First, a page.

If you’re a plug-in-play drip drinker, you’re missing the ineffable pleasure of analog coffee. It’s hard to beat the ritual, the clarity of flavor and the hands-on control that a simple brewing device can provide.

We’ve collected a range of equipment that represents new ways of brewing, hybridized approaches and perfect renditions of classics.

In addition to analog, we’ve discovered the ultimate drip coffeemaker, the American-made Ratio Eight. It’s a high-tech pour-over machine with push-button convenience and stunning, low-fi looks. In head-to-head kitchen testing, the Ratio brewed the best cup we’ve tasted—complex, smooth and sweet. (Does it fully justify its stunning price tag? Well, that depends if you are willing to pay for form and function.)

Now, a word about making coffee.

The most important variable in a great cup of coffee is the beans themselves. Some beans are picked and then stored in warehouses in burlap sacks for up to a year.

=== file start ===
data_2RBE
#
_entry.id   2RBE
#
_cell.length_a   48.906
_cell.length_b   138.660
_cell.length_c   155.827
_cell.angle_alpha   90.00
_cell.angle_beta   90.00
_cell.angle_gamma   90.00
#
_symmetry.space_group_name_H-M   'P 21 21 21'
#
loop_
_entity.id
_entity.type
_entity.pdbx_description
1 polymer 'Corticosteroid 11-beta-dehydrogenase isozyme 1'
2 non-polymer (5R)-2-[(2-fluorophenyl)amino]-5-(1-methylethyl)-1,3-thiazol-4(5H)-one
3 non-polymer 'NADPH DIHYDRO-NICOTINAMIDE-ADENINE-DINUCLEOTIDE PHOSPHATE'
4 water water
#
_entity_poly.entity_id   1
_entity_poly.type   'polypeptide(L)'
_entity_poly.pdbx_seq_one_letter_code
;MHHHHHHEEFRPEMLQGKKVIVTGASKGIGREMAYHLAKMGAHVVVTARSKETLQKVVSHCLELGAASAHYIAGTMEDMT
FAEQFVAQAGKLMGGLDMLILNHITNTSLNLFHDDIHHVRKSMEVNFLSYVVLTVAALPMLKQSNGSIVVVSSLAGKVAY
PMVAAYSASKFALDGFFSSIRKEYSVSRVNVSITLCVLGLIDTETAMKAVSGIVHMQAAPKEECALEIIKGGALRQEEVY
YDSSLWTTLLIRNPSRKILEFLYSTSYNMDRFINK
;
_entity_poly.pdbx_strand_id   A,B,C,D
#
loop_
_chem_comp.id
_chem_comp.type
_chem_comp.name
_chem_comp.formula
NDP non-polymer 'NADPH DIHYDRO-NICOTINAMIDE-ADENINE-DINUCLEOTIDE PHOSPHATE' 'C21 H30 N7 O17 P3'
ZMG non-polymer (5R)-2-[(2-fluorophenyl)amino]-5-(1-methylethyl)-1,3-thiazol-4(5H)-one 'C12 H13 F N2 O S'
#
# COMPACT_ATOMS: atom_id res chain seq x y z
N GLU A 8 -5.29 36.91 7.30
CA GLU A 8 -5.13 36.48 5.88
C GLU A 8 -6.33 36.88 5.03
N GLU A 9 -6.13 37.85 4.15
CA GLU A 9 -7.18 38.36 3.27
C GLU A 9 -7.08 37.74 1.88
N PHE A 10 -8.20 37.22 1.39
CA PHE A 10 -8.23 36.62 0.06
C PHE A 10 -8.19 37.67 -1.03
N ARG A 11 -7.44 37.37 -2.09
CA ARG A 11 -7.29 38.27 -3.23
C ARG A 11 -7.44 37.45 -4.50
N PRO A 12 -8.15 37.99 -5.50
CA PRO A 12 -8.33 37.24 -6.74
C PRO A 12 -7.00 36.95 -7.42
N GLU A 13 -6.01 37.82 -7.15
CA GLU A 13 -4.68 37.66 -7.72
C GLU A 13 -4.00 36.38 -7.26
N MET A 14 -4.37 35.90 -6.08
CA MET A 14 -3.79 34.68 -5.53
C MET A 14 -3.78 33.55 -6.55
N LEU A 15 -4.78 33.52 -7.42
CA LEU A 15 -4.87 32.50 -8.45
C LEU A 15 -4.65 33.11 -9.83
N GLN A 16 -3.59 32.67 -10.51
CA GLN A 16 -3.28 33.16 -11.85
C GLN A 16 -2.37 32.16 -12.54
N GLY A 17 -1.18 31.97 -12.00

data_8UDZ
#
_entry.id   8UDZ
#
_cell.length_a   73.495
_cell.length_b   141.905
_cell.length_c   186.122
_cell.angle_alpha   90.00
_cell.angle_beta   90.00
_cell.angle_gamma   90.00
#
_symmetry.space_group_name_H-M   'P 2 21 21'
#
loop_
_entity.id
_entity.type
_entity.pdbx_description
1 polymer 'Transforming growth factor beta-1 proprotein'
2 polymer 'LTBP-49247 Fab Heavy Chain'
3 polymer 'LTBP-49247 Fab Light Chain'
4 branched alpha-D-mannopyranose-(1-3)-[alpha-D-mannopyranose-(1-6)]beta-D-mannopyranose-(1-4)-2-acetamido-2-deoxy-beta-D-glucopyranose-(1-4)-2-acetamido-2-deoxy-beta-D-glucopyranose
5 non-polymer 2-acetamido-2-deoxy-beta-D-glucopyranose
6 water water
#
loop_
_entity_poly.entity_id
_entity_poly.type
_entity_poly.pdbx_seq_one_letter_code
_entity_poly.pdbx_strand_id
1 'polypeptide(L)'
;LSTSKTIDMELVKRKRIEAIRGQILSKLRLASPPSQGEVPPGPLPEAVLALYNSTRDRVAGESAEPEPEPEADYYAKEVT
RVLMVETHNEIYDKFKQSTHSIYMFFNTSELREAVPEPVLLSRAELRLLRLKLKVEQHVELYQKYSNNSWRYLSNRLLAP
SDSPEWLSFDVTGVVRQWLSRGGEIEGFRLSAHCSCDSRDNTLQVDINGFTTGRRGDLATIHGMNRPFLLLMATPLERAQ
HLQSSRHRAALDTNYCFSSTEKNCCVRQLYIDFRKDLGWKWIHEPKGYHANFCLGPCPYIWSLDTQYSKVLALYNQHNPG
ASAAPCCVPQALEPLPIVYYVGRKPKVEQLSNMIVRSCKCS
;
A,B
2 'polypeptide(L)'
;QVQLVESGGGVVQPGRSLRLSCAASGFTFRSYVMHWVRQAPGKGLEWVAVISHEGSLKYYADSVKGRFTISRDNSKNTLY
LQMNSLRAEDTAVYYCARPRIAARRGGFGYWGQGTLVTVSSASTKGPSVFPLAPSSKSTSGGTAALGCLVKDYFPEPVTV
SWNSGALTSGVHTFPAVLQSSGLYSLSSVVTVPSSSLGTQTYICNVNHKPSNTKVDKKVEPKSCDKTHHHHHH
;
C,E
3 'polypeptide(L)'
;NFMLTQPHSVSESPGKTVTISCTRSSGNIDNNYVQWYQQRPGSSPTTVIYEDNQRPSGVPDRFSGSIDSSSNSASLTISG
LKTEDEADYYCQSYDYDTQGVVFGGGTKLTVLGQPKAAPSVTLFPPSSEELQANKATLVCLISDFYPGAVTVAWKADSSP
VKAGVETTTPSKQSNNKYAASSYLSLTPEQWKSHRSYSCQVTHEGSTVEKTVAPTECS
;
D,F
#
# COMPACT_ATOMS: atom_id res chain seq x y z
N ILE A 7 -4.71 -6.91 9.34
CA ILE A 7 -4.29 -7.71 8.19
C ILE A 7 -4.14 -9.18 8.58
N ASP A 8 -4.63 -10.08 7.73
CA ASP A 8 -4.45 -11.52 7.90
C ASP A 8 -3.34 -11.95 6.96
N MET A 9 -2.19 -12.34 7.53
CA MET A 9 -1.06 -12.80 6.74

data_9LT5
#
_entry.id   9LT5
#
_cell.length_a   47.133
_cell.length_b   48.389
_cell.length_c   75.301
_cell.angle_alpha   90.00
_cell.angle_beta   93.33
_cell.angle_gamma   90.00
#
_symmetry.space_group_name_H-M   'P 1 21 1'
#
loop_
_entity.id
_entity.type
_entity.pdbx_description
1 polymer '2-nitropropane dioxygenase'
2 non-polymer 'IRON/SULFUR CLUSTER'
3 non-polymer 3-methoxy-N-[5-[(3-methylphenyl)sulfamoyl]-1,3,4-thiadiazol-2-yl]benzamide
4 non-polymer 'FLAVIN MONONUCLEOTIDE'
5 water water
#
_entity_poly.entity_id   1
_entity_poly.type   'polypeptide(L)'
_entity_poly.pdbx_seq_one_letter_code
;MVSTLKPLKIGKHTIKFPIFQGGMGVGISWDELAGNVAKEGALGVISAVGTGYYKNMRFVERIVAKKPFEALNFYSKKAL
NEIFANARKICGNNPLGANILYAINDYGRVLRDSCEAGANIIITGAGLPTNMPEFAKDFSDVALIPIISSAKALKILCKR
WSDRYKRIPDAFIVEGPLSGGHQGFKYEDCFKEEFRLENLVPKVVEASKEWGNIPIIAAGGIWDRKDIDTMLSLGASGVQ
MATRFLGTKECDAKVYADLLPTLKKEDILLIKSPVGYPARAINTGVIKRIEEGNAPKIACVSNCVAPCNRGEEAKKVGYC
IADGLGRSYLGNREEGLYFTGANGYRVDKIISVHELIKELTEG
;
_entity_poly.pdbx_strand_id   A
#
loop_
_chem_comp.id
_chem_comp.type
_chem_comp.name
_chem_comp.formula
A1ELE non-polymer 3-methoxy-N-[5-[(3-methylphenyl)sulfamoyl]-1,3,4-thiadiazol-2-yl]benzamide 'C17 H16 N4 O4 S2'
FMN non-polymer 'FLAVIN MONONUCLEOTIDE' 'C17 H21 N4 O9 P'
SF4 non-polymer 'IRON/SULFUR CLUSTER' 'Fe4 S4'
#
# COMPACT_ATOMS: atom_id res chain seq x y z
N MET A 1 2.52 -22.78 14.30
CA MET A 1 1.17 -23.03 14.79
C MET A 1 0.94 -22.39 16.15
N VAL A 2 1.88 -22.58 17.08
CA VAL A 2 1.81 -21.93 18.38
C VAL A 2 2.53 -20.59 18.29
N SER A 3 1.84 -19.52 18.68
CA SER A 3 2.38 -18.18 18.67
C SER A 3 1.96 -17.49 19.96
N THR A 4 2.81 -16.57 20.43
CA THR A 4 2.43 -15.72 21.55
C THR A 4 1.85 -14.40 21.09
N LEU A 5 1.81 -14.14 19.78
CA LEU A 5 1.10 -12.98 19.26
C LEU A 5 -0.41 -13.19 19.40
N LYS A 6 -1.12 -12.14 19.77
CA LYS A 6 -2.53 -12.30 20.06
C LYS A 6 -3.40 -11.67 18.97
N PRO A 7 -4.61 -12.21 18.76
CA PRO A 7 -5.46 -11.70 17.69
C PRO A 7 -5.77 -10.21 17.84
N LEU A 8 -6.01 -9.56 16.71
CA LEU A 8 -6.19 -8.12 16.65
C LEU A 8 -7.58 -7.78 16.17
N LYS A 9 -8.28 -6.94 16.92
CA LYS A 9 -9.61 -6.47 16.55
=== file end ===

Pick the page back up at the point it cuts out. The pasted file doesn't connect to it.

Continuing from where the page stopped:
Others are frozen after picking. Some coffee has been roasted just before you use it and other bags of coffee have been sitting on a shelf for weeks after roasting. (Try our 177 Milk Street Blend, roasted to order in Portland, Oregon. The beans are not roasted until we receive your order.)

In terms of methods, there are many factors. The temperature of the water when it hits the grounds, blooming of the coffee before extraction, length of extraction time, etc. And some methods deliver richer, darker brews such as French press while others will give you a less extracted brew such as electric drip.